© Houston Museum of Natural Science. 21 January, 2013

Posted by Paul Gilbert at 1:07 PM EST
Updated: Monday, 21 January 2013 1:12 PM EST
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Monday, 26 November 2012
Grand Duchess Olga Alexandrovna's Faberge Cross Pendant
Topic: Faberge


A diamond and topaz platinum mounted Faberge cross pendent purchased by the Tsar Nicholas II and the Empress Alexander Feodorovna in St Petersburg in 1912 bought for the Tsar's sister Grand Duchess Olga Alexandrovna is seen during a press preview at Christie's auction house in London. It was expected to fetch some 50-70,000 pounds (US$ 79-111,000 , euro 61-86,000) when sold at auction on Nov. 26.

© Christie's (London). 26 November, 2012

Posted by Paul Gilbert at 6:08 AM EST
Updated: Tuesday, 27 November 2012 6:14 AM EST
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Thursday, 4 October 2012
The World of Faberge - Shanghai Museum
Topic: Faberge


Memory of Azov Egg presented by Emperor Alexander III to Empress Maria Feodorovna in 1891. Photo Credit: Moscow Kremlin Museum 

One of the most precious Kremlin collections of a great historical and cultural value is the one incorporating pieces of jewellery produced by the famous Faberge firm, the distinguished Russian firms of P. Ovchinnikov, I. Khlebnikov, O. Kurlyukov, G. Klingert, M. Semyonov.

For the first time such a collection of artworks of C. Faberge and other renowned craftsmen from the Moscow Kremlin Museums funds is exposed in the country, which is distinguished by the tradition of jewellery making and art of processing of stones and metal.

Over a hundred high-quality articles are intended to present one of the most flourishing and outstanding periods in the history of the Russian goldsmithery in the epoch, which is called the “Silver Age” of the Russian culture and arts. At the turn of the XIXth century Russian craftsmen invented a new original consummate style, which incorporated a retrospective trend and national traditions along with fashionable utilitarian design, so popular in the modern society. The Faberge’s triumph and “genius”, mentioned by Russian Empress Maria Fyodorovna, has contributed to the development of the Russian jewellery industry and marked a new page in the history of the Russian and foreign industrial art.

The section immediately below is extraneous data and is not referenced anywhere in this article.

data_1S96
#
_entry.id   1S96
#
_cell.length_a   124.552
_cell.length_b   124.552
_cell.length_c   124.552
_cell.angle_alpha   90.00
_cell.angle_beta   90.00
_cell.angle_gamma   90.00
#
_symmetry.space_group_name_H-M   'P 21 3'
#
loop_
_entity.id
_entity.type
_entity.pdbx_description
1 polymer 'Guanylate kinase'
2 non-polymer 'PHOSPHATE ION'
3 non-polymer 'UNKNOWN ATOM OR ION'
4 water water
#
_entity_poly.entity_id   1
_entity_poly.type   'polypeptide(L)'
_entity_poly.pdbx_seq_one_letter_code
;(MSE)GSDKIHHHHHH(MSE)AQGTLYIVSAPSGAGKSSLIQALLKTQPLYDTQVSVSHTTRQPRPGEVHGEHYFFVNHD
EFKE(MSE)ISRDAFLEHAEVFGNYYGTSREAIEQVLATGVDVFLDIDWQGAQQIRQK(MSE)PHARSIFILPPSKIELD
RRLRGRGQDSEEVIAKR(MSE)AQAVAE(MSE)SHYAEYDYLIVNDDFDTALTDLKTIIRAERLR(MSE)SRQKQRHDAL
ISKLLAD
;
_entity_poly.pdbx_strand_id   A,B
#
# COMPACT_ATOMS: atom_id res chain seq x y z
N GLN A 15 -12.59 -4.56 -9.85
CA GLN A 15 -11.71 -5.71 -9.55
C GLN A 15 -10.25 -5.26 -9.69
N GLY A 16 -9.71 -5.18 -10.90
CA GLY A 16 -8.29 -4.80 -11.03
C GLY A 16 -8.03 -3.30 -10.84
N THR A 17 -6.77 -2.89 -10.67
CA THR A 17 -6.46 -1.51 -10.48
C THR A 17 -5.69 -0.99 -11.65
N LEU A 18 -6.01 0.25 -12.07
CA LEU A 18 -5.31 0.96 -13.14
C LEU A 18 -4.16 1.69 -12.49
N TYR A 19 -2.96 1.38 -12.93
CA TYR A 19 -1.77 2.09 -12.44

The exhibition gives a unique opportunity to observe not only the items from the Armoury collection but also the rarities from the Moscow Kremlin Museums' funds, including religious items and memorabilia, pieces of jewellery and tableware, articles of coloured stones, as well as the Faberge masterpieces – precious Easter eggs, executed for the last two Russian Empresses.

The exhibits reveal the techniques perfected by the distinguished craftsmen of Moscow, Saint-Petersburg and Kiev, such as multicoloured enamel on filigree, highly skilled chasing, genre casting and stone cutting. Composed of the items, produced by various firms and workshops, the exposition explores the main features and mechanism of development of the art of jewellery making at the turn of the century.

The exhibition runs from September 28, 2012 to January 3, 2013 at the Shanghai Museum in Shanghai, China.

© Moscow Kremlin Museum. 04 October, 2012

Posted by Paul Gilbert at 5:43 AM EDT
Updated: Thursday, 4 October 2012 5:46 AM EDT
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Thursday, 13 September 2012
Faberge: The Rise and Fall
Topic: Faberge


Imperial Peter the Great Easter Egg (1903). Photo © Virginia Museum of Fine Arts 

The Detroit Institute of Arts will host Fabergé: The Rise and Fall featuring more than 200 precious objects from the Virginia Museum of Fine Arts, home of the largest collection of Fabergé in the United States. The show traces Karl Fabergé’s rise to fame, highlighting his business savvy, artistic innovations, and privileged relationship with the Russian aristocracy. Despite the firm’s abrupt end in 1918, the legacy and name of Fabergé continues to hold a place in popular culture.

Visitors will have the rare opportunity to glimpse imperial Russian treasures made by the House of Fabergé, including jewel-encrusted parasol and cane handles, an array of enameled frames, animals carved from semi-precious stones, and miniature egg pendants. The exhibition features six exquisite imperial Easter eggs. These one-of-a-kind objects, which took at least a year to create, have become synonymous with the name Fabergé. One stunning example is the Imperial Tsesarevich Egg, made of lapis lazuli, diamonds, and gold and opens to reveal a miniature portrait of young Alexei, the heir of Tsar Nicholas II. The objects on view will be exhibited with text, images, and activities meant to help visitors imagine the ways in which such luxury items would have been manufactured in a workshop, displayed in a storefront, and used to adorn the interior of the imperial palace.

© Detroit Institute of Arts. 13 September, 2012

Posted by Paul Gilbert at 12:52 PM EDT
Updated: Sunday, 16 September 2012 6:51 AM EDT